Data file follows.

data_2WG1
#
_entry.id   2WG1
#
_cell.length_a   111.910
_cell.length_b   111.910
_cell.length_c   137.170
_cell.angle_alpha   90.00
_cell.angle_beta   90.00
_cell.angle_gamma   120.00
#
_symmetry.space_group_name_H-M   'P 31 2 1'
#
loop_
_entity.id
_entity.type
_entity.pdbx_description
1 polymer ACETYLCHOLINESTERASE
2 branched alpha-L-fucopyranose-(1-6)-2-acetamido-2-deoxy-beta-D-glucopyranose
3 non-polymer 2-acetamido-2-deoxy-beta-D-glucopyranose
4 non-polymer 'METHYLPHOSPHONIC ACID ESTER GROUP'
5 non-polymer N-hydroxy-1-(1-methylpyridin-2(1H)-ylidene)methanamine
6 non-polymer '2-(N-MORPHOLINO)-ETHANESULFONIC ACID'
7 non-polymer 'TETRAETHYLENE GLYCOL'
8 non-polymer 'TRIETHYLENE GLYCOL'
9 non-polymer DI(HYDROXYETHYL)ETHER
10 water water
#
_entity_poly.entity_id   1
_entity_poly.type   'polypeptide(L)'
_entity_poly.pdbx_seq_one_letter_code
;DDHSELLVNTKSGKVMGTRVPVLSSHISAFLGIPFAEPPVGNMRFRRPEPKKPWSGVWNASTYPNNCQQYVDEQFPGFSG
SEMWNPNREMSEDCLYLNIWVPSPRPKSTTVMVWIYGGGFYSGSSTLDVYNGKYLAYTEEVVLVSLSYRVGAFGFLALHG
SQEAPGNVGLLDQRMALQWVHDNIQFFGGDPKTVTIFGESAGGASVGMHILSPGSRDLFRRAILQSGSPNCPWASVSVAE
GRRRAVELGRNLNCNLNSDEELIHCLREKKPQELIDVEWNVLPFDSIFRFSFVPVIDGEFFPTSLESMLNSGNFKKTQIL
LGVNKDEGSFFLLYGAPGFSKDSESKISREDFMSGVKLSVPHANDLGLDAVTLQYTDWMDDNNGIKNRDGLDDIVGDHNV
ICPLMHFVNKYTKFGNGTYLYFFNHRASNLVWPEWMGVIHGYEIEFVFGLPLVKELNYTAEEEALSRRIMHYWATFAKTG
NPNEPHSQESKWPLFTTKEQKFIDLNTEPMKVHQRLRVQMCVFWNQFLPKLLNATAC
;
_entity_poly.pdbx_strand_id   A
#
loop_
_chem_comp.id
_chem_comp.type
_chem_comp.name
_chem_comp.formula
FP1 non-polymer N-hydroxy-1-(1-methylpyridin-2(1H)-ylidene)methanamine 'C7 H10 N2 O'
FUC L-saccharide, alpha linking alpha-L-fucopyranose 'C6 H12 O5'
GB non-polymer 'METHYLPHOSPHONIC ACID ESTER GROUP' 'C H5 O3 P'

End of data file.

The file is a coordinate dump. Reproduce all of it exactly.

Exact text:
data_2WG1
#
_entry.id   2WG1
#
_cell.length_a   111.910
_cell.length_b   111.910
_cell.length_c   137.170
_cell.angle_alpha   90.00
_cell.angle_beta   90.00
_cell.angle_gamma   120.00
#
_symmetry.space_group_name_H-M   'P 31 2 1'
#
loop_
_entity.id
_entity.type
_entity.pdbx_description
1 polymer ACETYLCHOLINESTERASE
2 branched alpha-L-fucopyranose-(1-6)-2-acetamido-2-deoxy-beta-D-glucopyranose
3 non-polymer 2-acetamido-2-deoxy-beta-D-glucopyranose
4 non-polymer 'METHYLPHOSPHONIC ACID ESTER GROUP'
5 non-polymer N-hydroxy-1-(1-methylpyridin-2(1H)-ylidene)methanamine
6 non-polymer '2-(N-MORPHOLINO)-ETHANESULFONIC ACID'
7 non-polymer 'TETRAETHYLENE GLYCOL'
8 non-polymer 'TRIETHYLENE GLYCOL'
9 non-polymer DI(HYDROXYETHYL)ETHER
10 water water
#
_entity_poly.entity_id   1
_entity_poly.type   'polypeptide(L)'
_entity_poly.pdbx_seq_one_letter_code
;DDHSELLVNTKSGKVMGTRVPVLSSHISAFLGIPFAEPPVGNMRFRRPEPKKPWSGVWNASTYPNNCQQYVDEQFPGFSG
SEMWNPNREMSEDCLYLNIWVPSPRPKSTTVMVWIYGGGFYSGSSTLDVYNGKYLAYTEEVVLVSLSYRVGAFGFLALHG
SQEAPGNVGLLDQRMALQWVHDNIQFFGGDPKTVTIFGESAGGASVGMHILSPGSRDLFRRAILQSGSPNCPWASVSVAE
GRRRAVELGRNLNCNLNSDEELIHCLREKKPQELIDVEWNVLPFDSIFRFSFVPVIDGEFFPTSLESMLNSGNFKKTQIL
LGVNKDEGSFFLLYGAPGFSKDSESKISREDFMSGVKLSVPHANDLGLDAVTLQYTDWMDDNNGIKNRDGLDDIVGDHNV
ICPLMHFVNKYTKFGNGTYLYFFNHRASNLVWPEWMGVIHGYEIEFVFGLPLVKELNYTAEEEALSRRIMHYWATFAKTG
NPNEPHSQESKWPLFTTKEQKFIDLNTEPMKVHQRLRVQMCVFWNQFLPKLLNATAC
;
_entity_poly.pdbx_strand_id   A
#
loop_
_chem_comp.id
_chem_comp.type
_chem_comp.name
_chem_comp.formula
FP1 non-polymer N-hydroxy-1-(1-methylpyridin-2(1H)-ylidene)methanamine 'C7 H10 N2 O'
FUC L-saccharide, alpha linking alpha-L-fucopyranose 'C6 H12 O5'
GB non-polymer 'METHYLPHOSPHONIC ACID ESTER GROUP' 'C H5 O3 P'